Carloway background: An important element of Scots justice for more than 300 years
SCOTTISH law is unique not so much for having corroboration at its core – but for having kept it there.
As Lord Carloway points out, there are references to corroboration in the Bible and from Roman times.
However, over the course of the centuries it has come to mean different things to different legal jurisdictions.
In other justice systems, including England and Wales, it is often a significant part of a prosecution case that more than one independent piece of evidence incriminates the suspect.
It also gives jurors peace of mind when they consider returning a guilty verdict, knowing that they have to be sure ‘beyond all reasonable doubt’.
But in Scotland, it is different. Corroboration is not just a crucial part of a case – without it there is no case.
Its importance to Scottish justice has been underlined for more than three centuries.
Lord Carloway wrote in his review: “The requirement for corroboration in Scottish criminal practice was established in some form by the time that the earliest of the Institutional Writers took up their pens to describe Scots criminal law in earnest.
“At the end of the 17th century, Mackenzie described the ‘singularity’ of witnesses, as well as their ‘contrariety’, as insufficient proof.”
Baron David Hume, a jurist whose writings on Scots law in the 18th and 19th centuries are still frequently quoted today, was another who believed corroboration was a pre-requisite.
“No matter how trivial the offence, and how high so ever the credit and character of the witness, still our law is averse to rely on his single word, in any inquiry which may affect the person, liberty, or fame of his neighbour,” he wrote.
“And rather than run the risk of such an error, a risk which does not hold when there is a concurrence of testimonies, it is willing that the guilty should escape.”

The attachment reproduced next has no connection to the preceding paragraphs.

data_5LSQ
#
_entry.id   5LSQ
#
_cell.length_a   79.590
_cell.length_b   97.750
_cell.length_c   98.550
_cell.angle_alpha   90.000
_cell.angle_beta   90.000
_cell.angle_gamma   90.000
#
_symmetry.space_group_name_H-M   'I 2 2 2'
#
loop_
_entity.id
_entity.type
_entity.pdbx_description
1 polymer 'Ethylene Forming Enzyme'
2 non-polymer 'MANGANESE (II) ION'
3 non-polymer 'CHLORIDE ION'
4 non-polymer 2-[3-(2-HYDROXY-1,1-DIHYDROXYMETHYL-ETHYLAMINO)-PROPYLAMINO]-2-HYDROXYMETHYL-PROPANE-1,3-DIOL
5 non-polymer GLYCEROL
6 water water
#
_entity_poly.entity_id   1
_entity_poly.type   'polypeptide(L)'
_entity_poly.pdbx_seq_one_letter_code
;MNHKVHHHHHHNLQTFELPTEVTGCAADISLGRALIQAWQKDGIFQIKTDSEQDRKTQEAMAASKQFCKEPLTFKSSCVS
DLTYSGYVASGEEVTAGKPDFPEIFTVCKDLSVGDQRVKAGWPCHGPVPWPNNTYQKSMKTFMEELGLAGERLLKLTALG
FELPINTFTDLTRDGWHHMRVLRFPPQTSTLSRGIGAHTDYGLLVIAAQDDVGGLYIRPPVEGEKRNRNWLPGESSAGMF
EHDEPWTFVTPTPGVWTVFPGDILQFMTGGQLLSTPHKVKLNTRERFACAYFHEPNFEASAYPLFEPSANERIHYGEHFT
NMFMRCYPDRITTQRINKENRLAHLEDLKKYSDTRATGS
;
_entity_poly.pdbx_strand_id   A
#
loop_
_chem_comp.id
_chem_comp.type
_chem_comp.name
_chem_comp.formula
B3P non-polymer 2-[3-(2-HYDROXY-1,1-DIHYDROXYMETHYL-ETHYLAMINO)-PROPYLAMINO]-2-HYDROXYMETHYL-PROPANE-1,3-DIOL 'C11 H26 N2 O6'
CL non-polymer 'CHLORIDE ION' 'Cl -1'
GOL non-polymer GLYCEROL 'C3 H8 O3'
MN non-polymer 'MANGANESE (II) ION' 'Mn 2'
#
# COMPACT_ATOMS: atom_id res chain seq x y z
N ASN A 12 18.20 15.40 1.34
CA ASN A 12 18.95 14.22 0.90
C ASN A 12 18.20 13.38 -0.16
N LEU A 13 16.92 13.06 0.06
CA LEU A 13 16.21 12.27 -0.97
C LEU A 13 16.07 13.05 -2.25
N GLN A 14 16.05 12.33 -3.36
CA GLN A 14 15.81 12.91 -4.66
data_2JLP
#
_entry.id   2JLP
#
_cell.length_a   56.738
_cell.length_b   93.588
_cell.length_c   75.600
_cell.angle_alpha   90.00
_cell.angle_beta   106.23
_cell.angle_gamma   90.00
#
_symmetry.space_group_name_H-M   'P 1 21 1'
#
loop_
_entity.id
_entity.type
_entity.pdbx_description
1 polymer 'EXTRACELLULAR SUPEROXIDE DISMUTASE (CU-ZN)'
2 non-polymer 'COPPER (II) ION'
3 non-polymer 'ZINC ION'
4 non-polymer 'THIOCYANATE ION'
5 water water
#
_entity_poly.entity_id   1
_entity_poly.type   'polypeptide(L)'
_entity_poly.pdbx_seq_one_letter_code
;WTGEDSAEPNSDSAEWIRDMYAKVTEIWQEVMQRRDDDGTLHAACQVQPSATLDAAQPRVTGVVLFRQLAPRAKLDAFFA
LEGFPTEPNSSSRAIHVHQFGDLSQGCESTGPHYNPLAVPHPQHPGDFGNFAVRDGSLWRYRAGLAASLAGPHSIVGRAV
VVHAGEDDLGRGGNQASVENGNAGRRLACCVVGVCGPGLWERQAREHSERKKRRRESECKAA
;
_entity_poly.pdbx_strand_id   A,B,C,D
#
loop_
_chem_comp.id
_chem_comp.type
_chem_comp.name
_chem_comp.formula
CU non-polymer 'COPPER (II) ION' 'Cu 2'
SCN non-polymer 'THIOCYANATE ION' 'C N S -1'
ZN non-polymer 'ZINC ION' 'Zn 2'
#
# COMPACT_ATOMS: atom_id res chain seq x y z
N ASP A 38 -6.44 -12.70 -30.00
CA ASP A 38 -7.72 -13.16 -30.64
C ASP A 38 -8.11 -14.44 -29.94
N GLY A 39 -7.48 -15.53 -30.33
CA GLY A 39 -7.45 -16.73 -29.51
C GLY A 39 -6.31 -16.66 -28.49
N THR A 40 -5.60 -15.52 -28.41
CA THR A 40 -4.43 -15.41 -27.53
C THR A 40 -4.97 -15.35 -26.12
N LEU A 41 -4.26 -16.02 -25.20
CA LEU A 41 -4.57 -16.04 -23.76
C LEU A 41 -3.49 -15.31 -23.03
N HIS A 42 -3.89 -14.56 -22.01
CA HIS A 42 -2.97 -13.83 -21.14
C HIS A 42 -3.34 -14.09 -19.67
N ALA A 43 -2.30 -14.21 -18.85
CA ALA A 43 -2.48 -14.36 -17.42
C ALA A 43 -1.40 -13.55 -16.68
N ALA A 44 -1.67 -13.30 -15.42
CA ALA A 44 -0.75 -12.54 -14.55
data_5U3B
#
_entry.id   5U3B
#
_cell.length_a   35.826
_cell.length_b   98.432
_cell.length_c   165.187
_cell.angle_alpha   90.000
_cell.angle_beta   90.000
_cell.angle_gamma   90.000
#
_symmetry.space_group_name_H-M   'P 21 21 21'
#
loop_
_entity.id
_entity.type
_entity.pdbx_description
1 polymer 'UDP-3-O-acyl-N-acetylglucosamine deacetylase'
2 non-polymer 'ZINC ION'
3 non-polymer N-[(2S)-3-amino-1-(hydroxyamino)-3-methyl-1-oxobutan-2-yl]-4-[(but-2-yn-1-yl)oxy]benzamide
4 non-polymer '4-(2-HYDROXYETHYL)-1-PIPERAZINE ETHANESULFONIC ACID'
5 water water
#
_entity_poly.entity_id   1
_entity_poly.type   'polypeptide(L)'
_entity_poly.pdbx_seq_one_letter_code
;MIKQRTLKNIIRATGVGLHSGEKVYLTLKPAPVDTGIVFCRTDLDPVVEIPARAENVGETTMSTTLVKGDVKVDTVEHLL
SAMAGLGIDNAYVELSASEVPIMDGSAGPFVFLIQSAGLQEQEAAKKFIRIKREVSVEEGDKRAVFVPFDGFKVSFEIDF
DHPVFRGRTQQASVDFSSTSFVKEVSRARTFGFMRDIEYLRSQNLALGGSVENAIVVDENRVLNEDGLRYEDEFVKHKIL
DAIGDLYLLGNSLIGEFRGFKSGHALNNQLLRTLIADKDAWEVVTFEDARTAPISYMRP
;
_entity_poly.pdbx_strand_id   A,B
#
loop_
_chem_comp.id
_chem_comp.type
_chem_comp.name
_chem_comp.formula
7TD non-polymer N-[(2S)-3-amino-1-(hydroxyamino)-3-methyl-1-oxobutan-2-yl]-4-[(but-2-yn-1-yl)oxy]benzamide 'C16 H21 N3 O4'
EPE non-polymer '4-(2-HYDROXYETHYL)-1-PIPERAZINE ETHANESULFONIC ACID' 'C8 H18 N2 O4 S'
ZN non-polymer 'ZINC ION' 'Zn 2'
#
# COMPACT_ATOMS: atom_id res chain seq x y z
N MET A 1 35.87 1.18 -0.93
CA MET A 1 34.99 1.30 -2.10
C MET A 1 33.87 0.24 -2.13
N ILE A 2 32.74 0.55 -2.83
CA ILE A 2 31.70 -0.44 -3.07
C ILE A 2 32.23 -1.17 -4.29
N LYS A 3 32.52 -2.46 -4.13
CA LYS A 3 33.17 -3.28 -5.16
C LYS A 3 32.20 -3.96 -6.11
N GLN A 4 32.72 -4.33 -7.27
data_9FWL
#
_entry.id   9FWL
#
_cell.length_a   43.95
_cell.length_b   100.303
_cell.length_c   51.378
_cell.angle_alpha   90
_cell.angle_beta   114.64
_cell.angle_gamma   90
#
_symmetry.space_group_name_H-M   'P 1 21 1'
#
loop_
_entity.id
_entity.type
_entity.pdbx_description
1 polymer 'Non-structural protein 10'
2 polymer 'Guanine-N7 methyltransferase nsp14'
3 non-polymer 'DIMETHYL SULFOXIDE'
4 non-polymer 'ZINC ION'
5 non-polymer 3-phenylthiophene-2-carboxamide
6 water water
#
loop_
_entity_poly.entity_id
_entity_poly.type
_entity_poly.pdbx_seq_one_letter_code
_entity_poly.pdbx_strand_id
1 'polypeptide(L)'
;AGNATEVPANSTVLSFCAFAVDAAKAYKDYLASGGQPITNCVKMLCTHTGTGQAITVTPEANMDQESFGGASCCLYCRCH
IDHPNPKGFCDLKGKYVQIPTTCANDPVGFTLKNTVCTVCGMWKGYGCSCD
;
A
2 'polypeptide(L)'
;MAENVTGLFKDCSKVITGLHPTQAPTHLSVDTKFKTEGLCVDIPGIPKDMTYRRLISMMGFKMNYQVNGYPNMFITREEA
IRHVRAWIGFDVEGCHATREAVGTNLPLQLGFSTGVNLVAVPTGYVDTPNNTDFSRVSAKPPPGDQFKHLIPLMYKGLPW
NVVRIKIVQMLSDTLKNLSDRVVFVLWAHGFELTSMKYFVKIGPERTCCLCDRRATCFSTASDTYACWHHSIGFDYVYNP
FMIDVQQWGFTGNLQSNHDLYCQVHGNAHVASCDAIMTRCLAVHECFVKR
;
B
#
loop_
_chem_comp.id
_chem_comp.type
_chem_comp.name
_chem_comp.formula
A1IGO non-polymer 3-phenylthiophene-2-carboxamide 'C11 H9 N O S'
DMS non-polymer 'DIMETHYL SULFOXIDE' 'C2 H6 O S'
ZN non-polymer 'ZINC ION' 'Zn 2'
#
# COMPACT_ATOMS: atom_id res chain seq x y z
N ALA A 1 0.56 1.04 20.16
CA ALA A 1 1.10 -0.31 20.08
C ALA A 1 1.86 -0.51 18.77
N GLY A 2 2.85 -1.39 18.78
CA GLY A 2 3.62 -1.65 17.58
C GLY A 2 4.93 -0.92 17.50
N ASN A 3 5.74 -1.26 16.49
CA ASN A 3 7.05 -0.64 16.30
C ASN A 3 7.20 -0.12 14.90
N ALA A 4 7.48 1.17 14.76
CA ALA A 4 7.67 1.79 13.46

For a period, corroboration was equally important in continental Europe.
However, Lord Carloway noted, often this would involve a single witness or half proof being used as the basis for a suspect being tortured.
When torture was no longer acceptable in society, it became harder to convict, and for practical reasons the importance of corroboration was reduced.
Lord Carloway said: “For reasons which are not entirely clear, Scotland did not follow this route. Rather it seems to have become stuck, so far as the generality is concerned, with the law as stated by Hume at the end of the 18th century.”
He added that in England and Wales “juries were already content to base their verdicts upon a subjective consideration of whatever the evidence demonstrated”.
“Yet the Scots system neither followed its continental neighbours and their systemic antecedents, nor did it adopt the English liberal approach to sufficiency,” Lord Carloway wrote.
“Perhaps mistrust of judges was a factor. But the reality is that Scots law retained the Romano-canonical rules, when all around had abandoned them.
Search for a job
Search for a car
Search for a house
Weather for Edinburgh
Sunday 19 May 2013
Temperature: 9 C to 16 C
Wind Speed: 7 mph
Wind direction: North east
Temperature: 9 C to 20 C
Wind Speed: 8 mph
Wind direction: North